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Discussion Starter #1
Over the years I have rebuilt many 78 hand crank phonograph players, Ford Model T and Model A automobiles and do all the handy work here on the farm but have learned to ask advice before I attempt something I've never done before. I've taken a 1974 vintage Marlin 336 in the 30-30 Winchester out of storage and find after 6 rounds at roughly 85 yards it shoots 3-4 inches to the left. I will shoot some more rounds this weekend to be sure the problem is with me and not the rifle but if I do attempt to move the front sight over need some words of wisdom first.
Not knowing the correct term for this type of front sight let me simple say that when looking through the sight it looks like a vertical letter "i" inside a tunnel. The sight has two mounting screws, one at each end of the tunnel and there is a sloping ramp at the rear of the sight.
When the two screws are loosened somewhat is the whole sight supposed to be shifted left or right or do you just shift the front? Is there some way to mark the barrel, such as the straight edge of a "post it note" butted up to the side of the sight to make sure it has really been moved before tightening down the screws? Any and all advice appreciated. :)
Thanks...
 

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The front sight should be dove tailed into the ramp,drift the front sight to the right or the rear sight in the direction you need to go. I always try to use the rear sight whenever posable
 

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For adjusting left/right "windage" on sights, and this is just me, mind you, I wouldn't mess with the front sight at all to begin with.

Start by drifting your rear sight first. Since you are shooting 3" or 4" left, you will need to drift the rear sight to the right a fuzz. To mark how much you are drifting it, first put a piece of masking tape on the barrel (on the chamber side of your rear sight), and reference the center of your rear sight by making a pencil mark. Then use a piece of hardwood dowel or similar (not a steel drift punch) and tap against the dovetail of the rear sight (via the dowel) with a small hammer or mallet to drift it a ways. Then make another mark.

Test fire to see where your groups are landing, then go back and adjust some more as necessary. The pencil marks on the masking tape will tell you where it has been for a reference so you can gauge how much more or less you need to drift it.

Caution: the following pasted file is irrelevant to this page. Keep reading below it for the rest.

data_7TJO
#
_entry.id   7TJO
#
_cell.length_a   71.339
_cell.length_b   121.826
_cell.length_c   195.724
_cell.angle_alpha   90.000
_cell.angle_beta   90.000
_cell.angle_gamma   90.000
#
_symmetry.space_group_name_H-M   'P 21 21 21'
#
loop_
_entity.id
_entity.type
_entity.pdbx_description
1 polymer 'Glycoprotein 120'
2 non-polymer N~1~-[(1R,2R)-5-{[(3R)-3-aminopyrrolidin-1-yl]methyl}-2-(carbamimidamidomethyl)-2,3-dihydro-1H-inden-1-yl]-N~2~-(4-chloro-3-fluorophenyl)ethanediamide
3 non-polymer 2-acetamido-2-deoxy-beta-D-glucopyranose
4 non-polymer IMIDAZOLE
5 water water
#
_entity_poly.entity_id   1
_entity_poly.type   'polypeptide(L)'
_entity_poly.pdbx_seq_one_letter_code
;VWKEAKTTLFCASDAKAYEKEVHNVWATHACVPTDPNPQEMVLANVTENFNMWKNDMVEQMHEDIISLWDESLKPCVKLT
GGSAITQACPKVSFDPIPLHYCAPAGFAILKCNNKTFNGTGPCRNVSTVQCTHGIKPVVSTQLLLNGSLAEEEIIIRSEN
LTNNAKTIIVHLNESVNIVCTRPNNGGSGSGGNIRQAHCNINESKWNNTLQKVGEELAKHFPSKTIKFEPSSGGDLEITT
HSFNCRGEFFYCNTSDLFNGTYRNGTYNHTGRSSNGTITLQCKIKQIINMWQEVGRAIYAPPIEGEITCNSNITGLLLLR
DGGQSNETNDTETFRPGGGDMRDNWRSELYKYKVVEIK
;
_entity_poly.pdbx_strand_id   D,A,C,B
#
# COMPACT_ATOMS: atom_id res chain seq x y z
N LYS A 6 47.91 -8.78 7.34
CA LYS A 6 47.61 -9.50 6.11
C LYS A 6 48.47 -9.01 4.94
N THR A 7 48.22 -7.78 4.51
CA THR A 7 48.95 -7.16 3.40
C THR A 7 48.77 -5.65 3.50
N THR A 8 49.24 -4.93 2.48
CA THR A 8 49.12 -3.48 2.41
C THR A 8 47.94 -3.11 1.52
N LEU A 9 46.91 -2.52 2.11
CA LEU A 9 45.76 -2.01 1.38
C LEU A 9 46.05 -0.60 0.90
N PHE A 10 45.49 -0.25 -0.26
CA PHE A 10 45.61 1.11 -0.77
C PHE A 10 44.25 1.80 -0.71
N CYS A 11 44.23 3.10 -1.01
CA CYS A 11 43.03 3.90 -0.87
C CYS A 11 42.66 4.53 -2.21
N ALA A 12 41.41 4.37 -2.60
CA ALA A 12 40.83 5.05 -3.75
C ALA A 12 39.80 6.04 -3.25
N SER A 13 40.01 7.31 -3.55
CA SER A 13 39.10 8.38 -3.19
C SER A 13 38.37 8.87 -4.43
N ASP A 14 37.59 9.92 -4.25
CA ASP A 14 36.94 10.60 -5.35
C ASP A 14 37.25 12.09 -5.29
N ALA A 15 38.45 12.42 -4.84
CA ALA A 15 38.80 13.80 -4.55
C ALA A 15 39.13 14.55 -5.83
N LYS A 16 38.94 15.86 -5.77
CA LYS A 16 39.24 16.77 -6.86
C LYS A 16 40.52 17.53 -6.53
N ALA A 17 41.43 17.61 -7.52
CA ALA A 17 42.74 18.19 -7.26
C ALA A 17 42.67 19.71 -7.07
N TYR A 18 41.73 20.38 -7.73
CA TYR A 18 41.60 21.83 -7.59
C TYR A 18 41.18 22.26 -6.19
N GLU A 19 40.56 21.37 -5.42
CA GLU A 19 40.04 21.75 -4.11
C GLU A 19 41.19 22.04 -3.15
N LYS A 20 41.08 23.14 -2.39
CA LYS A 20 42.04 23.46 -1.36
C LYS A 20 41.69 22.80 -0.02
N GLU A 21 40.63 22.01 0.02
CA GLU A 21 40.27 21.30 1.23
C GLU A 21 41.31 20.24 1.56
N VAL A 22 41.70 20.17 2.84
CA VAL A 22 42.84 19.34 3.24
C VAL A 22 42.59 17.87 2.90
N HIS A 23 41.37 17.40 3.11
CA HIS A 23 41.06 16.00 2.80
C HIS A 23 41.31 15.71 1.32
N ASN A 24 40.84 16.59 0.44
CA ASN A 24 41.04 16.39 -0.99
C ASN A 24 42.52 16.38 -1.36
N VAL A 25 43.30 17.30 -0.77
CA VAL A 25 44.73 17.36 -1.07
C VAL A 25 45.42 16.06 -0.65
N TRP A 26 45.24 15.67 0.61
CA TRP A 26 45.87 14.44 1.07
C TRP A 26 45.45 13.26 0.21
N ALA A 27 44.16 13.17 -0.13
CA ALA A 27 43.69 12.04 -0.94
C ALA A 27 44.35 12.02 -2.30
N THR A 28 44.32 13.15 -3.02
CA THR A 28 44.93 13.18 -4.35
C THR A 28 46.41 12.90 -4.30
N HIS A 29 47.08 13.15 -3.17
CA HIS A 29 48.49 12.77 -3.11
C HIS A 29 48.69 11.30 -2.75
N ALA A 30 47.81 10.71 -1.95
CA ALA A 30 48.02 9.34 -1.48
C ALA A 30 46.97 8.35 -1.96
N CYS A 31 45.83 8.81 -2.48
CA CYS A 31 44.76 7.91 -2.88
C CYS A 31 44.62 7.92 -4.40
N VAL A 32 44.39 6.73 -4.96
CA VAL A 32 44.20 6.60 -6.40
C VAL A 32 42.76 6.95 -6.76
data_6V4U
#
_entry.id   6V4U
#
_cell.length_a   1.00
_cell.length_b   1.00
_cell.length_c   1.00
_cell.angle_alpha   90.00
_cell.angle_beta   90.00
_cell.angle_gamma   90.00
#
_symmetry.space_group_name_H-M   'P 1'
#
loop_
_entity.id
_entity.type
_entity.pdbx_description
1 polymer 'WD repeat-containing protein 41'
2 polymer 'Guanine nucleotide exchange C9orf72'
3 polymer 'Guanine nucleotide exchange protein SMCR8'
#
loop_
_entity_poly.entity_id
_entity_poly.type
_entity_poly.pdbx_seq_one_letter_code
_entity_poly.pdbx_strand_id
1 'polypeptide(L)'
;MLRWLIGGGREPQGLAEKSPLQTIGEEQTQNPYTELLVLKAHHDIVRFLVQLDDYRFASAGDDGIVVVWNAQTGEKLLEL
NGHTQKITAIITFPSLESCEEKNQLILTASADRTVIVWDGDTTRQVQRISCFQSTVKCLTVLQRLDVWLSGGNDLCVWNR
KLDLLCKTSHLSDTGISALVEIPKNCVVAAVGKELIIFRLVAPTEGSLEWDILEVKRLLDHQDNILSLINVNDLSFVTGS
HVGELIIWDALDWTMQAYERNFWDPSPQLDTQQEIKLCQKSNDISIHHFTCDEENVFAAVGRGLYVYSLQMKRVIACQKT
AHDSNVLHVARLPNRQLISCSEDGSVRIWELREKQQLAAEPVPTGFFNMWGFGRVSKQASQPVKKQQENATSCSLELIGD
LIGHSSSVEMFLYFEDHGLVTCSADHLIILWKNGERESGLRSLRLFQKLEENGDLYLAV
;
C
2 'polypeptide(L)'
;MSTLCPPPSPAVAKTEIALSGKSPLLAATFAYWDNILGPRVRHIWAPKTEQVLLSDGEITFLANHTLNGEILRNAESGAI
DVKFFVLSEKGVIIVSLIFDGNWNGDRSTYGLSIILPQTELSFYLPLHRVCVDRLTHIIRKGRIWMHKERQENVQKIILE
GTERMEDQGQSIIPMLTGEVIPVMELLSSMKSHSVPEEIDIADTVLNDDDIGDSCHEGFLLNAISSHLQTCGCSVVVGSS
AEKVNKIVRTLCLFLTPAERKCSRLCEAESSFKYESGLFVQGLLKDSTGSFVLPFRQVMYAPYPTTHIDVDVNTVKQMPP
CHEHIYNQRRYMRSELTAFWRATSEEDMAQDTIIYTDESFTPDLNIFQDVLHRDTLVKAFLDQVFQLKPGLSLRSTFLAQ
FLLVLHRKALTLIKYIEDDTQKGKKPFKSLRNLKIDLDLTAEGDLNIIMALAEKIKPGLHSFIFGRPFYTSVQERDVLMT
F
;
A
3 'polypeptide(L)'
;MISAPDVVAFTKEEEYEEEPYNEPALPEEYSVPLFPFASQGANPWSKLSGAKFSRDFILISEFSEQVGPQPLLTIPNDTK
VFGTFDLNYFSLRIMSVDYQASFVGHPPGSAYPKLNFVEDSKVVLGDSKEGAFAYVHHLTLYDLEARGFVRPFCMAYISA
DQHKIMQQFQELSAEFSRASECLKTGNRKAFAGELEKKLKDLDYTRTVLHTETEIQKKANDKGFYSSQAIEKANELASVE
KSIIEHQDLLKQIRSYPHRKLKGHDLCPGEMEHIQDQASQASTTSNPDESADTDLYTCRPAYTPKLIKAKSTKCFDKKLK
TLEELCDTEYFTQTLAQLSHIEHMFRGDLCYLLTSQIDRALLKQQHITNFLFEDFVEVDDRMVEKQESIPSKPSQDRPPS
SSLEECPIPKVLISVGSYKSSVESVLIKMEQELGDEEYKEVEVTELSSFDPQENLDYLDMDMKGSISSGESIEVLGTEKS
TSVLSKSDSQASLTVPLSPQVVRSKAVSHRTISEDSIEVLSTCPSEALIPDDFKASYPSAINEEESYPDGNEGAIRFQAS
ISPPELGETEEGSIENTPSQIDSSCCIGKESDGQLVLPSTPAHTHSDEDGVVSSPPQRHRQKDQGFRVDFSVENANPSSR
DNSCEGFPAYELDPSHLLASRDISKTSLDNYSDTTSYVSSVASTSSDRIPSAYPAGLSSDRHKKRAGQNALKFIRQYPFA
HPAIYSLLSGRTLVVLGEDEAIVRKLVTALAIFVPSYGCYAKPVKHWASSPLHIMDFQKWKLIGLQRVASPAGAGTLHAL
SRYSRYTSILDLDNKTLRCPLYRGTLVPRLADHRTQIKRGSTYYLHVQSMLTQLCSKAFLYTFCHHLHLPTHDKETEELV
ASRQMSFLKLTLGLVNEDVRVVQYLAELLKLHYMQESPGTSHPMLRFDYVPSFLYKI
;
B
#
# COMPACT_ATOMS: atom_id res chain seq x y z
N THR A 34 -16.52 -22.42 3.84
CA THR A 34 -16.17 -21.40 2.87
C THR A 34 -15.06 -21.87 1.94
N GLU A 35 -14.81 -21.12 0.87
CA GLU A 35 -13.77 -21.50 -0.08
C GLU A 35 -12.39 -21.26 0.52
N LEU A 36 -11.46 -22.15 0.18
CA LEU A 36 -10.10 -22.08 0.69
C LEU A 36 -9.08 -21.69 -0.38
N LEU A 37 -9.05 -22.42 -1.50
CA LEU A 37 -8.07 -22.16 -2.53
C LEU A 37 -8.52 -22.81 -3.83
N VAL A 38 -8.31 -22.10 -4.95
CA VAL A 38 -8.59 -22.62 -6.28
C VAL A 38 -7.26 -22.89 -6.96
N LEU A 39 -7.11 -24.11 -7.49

If doing it this way doesn't work, and you have drifted your rear sight as much as you can without getting the windage adjusted, then we should talk about messing with the front sight.

By the way... Welcome to Marlin Owners. ;)
 

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Discussion Starter #4
Thanks for the quick reply's! Since the rear sight does not have any mounting screws I suppose the dovetail fit is just by friction? Do I need to remove the adjustable ramp on the rear sight before I tap on the front where the dovetail is located?
 

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Correct... The dovetail is an interference fit. I didn't remove the elevation ramp when I drifted mine, but also don't see where that would hurt anything by doing so.

As far as the tape goes, you can put it on either side of your sight for your reference marks - - whichever would make it easier for you to mark and gauge how much movement you make each time you drift it.
 

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well let me be the first to say that you need to shoot it at about 25yds at first, just to make sure of what's going on, and yes you need to shoot it some more to get a feel for it. you do not have to remove the elevator for the rear sight to adjust it, it will slide over with the sight. and when you get it shooting strait then you can move out to 85yds. :)
 

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3-4 inches on a sunny day could be just a little glare on the rear sights notch causing that at 85 yds.

Try another group at the same distance to see if it repeats before drifting the rear sight.
 

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Everyone is right... it's best to drift the rear sight left or right first. It's much easier. If indeed you DO end up needing to move the front sight, I recommend you are careful if you're going to tap it with a hammer and punch... make sure the RAMP portion is firmly rested or you have a chance of shearing the ramp off the barrel! Some people remove the ramp and then drift the front sight in its dovetail.

You cannot rotate the front ramp at least not much!
 

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The rear sight is moved in the direction you want the bullet to go!
Move rear sight to the right to move the bullet(group) to the right!

The front sight (not the ramp if it has one) is moved so that it chases the bullet!
Drift the front sight to the left to move the bullet(group)to the right!
If you drift the front sight in the ramp dovetail make sure to support the ramp when you are doing so!

Hip

P.S. If you loosened the front sight ramp screws retighten them well and use LocTite on the screws!
 
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